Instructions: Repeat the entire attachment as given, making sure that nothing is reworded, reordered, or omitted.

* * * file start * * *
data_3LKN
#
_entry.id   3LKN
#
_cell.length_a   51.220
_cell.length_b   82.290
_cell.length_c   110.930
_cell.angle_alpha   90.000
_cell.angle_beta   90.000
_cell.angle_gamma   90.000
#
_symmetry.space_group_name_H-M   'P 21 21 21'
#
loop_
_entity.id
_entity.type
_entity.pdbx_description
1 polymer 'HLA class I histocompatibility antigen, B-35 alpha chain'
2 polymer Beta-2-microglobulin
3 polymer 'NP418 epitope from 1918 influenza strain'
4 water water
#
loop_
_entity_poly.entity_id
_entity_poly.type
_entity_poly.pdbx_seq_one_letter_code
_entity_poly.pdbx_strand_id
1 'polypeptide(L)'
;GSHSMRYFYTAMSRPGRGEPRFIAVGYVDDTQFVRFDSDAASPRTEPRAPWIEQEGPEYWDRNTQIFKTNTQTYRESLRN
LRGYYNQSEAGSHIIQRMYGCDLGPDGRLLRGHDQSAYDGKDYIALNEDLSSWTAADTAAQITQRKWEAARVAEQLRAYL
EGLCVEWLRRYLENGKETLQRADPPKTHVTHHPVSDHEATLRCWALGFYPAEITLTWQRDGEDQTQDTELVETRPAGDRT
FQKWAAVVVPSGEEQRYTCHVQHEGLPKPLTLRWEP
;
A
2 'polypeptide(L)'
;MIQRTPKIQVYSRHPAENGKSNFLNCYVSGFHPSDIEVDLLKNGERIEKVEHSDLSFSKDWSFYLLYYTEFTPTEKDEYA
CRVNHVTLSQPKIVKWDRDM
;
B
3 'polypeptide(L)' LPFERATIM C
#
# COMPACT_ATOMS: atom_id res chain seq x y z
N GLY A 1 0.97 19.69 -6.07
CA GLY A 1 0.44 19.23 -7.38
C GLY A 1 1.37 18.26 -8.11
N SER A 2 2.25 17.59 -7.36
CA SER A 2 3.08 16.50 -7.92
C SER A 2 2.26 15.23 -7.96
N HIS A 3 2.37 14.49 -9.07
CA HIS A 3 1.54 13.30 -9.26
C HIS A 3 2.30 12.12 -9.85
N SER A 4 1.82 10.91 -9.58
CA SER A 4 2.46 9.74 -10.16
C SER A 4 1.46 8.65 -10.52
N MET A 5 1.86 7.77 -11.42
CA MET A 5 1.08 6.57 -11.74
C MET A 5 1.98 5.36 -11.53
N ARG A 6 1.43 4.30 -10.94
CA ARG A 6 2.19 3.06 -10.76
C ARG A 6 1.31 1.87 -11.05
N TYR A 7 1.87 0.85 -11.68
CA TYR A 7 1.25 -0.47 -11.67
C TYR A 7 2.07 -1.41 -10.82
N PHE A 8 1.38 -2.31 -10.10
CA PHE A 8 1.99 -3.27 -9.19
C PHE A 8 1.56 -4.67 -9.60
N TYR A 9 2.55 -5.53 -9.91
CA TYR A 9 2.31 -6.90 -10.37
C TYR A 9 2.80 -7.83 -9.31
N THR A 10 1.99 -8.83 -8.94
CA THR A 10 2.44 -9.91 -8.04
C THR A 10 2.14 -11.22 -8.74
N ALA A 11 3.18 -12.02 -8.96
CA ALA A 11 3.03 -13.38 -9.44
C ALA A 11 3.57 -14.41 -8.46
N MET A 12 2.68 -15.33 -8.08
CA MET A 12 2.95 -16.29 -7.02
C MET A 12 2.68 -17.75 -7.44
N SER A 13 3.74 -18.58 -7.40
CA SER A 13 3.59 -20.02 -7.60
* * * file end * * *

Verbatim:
data_3LKN
#
_entry.id   3LKN
#
_cell.length_a   51.220
_cell.length_b   82.290
_cell.length_c   110.930
_cell.angle_alpha   90.000
_cell.angle_beta   90.000
_cell.angle_gamma   90.000
#
_symmetry.space_group_name_H-M   'P 21 21 21'
#
loop_
_entity.id
_entity.type
_entity.pdbx_description
1 polymer 'HLA class I histocompatibility antigen, B-35 alpha chain'
2 polymer Beta-2-microglobulin
3 polymer 'NP418 epitope from 1918 influenza strain'
4 water water
#
loop_
_entity_poly.entity_id
_entity_poly.type
_entity_poly.pdbx_seq_one_letter_code
_entity_poly.pdbx_strand_id
1 'polypeptide(L)'
;GSHSMRYFYTAMSRPGRGEPRFIAVGYVDDTQFVRFDSDAASPRTEPRAPWIEQEGPEYWDRNTQIFKTNTQTYRESLRN
LRGYYNQSEAGSHIIQRMYGCDLGPDGRLLRGHDQSAYDGKDYIALNEDLSSWTAADTAAQITQRKWEAARVAEQLRAYL
EGLCVEWLRRYLENGKETLQRADPPKTHVTHHPVSDHEATLRCWALGFYPAEITLTWQRDGEDQTQDTELVETRPAGDRT
FQKWAAVVVPSGEEQRYTCHVQHEGLPKPLTLRWEP
;
A
2 'polypeptide(L)'
;MIQRTPKIQVYSRHPAENGKSNFLNCYVSGFHPSDIEVDLLKNGERIEKVEHSDLSFSKDWSFYLLYYTEFTPTEKDEYA
CRVNHVTLSQPKIVKWDRDM
;
B
3 'polypeptide(L)' LPFERATIM C
#
# COMPACT_ATOMS: atom_id res chain seq x y z
N GLY A 1 0.97 19.69 -6.07
CA GLY A 1 0.44 19.23 -7.38
C GLY A 1 1.37 18.26 -8.11
N SER A 2 2.25 17.59 -7.36
CA SER A 2 3.08 16.50 -7.92
C SER A 2 2.26 15.23 -7.96
N HIS A 3 2.37 14.49 -9.07
CA HIS A 3 1.54 13.30 -9.26
C HIS A 3 2.30 12.12 -9.85
N SER A 4 1.82 10.91 -9.58
CA SER A 4 2.46 9.74 -10.16
C SER A 4 1.46 8.65 -10.52
N MET A 5 1.86 7.77 -11.42
CA MET A 5 1.08 6.57 -11.74
C MET A 5 1.98 5.36 -11.53
N ARG A 6 1.43 4.30 -10.94
CA ARG A 6 2.19 3.06 -10.76
C ARG A 6 1.31 1.87 -11.05
N TYR A 7 1.87 0.85 -11.68
CA TYR A 7 1.25 -0.47 -11.67
C TYR A 7 2.07 -1.41 -10.82
N PHE A 8 1.38 -2.31 -10.10
CA PHE A 8 1.99 -3.27 -9.19
C PHE A 8 1.56 -4.67 -9.60
N TYR A 9 2.55 -5.53 -9.91
CA TYR A 9 2.31 -6.90 -10.37
C TYR A 9 2.80 -7.83 -9.31
N THR A 10 1.99 -8.83 -8.94
CA THR A 10 2.44 -9.91 -8.04
C THR A 10 2.14 -11.22 -8.74
N ALA A 11 3.18 -12.02 -8.96
CA ALA A 11 3.03 -13.38 -9.44
C ALA A 11 3.57 -14.41 -8.46
N MET A 12 2.68 -15.33 -8.08
CA MET A 12 2.95 -16.29 -7.02
C MET A 12 2.68 -17.75 -7.44
N SER A 13 3.74 -18.58 -7.40
CA SER A 13 3.59 -20.02 -7.60